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J Neurosci Res. 2004 Nov 15;78(4):461-71.

Direct transdifferentiation gives rise to the earliest new hair cells in regenerating avian auditory epithelium.

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1
Department of Otolaryngology, Children's Hospital Boston, Boston, Massachusetts 02115, USA. david.roberson@tch.harvard.edu

Abstract

The avian auditory epithelium is capable of complete regeneration after hair cell (HC) loss. Most new HCs arise via cell division, but approximately one-third of new HCs arise via direct transdifferentiation (DT), in which supporting cells (SCs) alter their phenotype without dividing. In this study, we used synchronous, gentamicin-induced near-total HC loss in the basal end of the epithelium and continuous infusion of the cell division marker bromodeoxyuridine (BrdU) to identify the origin of each individual regenerating HC. Early new HCs were identified by immunolabeling for the HC-specific marker myosin-VIIa, and mitotic cells with BrdU immunolabeling. The first new HCs arising via DT appear 72-96 hr after gentamicin, 24-48 hr earlier than the first new mitotic HCs. After Day 6, however, most new HCs are mitotic. The "intermediate" morphology that has been suggested to be characteristic of DT is seen in HCs arising via both pathways. These findings suggest that DT is a simpler, more rapid process that produces the first new HCs, and that mitotic regeneration is somewhat slower but ultimately produces most new HCs. The identical morphology of regenerating HCs from both pathways suggests that once HC fate is established, all new HCs follow similar cellular processes during differentiation and reorganization into the regenerated epithelium.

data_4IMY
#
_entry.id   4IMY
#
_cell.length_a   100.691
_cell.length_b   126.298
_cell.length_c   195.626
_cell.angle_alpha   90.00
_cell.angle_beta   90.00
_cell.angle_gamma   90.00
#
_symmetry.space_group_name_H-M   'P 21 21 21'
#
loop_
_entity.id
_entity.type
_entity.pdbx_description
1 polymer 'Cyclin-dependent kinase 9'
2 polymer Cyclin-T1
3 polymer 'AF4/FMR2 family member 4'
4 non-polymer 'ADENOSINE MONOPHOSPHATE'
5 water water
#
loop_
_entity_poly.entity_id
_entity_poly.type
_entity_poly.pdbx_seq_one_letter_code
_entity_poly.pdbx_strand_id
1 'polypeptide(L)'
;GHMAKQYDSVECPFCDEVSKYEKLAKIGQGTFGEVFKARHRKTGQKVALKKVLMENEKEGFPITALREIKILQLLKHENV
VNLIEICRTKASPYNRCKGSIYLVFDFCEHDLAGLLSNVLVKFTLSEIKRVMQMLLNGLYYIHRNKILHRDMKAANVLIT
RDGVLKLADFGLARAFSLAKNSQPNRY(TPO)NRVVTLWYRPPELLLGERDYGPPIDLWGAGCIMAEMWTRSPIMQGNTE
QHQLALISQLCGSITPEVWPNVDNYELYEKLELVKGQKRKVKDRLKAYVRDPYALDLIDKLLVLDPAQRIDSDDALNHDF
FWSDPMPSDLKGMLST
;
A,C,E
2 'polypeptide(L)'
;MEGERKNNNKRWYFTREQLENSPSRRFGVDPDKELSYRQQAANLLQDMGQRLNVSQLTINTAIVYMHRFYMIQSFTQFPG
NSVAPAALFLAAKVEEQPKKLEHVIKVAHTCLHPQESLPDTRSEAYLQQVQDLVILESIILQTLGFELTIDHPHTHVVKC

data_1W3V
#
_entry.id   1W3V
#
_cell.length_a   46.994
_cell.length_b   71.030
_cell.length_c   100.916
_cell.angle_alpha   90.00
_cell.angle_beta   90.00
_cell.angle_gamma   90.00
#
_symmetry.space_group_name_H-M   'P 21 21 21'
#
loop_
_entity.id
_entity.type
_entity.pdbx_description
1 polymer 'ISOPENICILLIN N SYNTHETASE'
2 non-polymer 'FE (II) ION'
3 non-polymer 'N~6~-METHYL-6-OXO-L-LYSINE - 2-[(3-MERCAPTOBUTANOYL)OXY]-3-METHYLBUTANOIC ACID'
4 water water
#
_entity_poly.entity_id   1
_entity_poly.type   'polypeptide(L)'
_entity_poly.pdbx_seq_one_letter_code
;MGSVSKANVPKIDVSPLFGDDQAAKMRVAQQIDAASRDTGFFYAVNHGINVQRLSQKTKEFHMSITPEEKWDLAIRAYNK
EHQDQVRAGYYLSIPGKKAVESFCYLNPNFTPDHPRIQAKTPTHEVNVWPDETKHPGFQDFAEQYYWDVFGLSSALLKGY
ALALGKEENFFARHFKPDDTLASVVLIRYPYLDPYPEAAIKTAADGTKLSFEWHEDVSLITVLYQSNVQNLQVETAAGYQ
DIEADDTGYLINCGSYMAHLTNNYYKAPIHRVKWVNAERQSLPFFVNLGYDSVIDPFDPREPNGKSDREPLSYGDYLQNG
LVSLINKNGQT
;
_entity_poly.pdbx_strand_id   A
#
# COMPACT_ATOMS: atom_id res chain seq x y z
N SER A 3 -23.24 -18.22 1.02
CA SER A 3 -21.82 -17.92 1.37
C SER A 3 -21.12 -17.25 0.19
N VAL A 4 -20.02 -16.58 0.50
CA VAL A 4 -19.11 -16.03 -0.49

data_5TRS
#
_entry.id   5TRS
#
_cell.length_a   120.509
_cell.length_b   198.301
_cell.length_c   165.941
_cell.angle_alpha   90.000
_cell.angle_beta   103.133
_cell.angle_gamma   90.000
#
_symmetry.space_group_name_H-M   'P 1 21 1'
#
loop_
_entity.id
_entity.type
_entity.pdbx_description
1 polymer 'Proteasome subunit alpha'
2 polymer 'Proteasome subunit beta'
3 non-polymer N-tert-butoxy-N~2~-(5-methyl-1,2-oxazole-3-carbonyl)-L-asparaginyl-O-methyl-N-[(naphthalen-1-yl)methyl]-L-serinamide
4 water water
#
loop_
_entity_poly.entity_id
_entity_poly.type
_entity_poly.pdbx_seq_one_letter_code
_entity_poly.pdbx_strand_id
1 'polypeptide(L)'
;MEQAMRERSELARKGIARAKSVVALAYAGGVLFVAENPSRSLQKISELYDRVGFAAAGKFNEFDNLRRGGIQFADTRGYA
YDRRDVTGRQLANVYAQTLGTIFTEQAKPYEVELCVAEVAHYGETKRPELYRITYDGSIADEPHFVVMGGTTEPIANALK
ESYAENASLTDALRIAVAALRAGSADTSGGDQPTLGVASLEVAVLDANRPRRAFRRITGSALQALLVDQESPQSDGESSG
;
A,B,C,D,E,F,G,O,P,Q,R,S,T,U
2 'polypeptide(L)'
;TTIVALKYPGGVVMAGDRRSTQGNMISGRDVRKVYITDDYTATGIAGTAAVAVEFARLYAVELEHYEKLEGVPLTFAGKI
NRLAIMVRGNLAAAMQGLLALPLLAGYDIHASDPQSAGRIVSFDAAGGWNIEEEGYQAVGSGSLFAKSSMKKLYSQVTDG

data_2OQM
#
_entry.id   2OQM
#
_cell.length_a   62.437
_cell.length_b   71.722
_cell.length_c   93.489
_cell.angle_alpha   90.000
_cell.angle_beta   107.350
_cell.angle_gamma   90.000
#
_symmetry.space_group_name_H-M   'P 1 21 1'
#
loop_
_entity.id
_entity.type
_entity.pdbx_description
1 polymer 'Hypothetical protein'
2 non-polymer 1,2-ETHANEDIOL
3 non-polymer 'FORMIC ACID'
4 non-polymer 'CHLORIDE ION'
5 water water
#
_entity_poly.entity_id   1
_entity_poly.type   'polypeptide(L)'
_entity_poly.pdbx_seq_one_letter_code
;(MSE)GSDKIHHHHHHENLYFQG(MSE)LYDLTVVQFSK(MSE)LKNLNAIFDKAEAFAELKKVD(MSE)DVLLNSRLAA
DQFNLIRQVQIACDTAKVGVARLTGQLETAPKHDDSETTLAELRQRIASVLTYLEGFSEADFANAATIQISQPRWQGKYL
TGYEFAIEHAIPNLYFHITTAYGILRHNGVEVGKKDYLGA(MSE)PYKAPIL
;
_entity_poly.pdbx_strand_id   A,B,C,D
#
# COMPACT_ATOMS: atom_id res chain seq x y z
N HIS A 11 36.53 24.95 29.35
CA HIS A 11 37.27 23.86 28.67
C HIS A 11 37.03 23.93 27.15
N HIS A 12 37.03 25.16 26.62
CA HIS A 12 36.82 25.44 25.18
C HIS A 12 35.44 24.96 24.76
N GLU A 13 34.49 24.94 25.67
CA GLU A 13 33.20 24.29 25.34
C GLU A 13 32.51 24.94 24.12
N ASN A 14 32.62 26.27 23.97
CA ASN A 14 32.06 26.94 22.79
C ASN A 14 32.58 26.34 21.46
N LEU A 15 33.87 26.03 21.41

PMID:
15372572
DOI:
10.1002/jnr.20271
[Indexed for MEDLINE]
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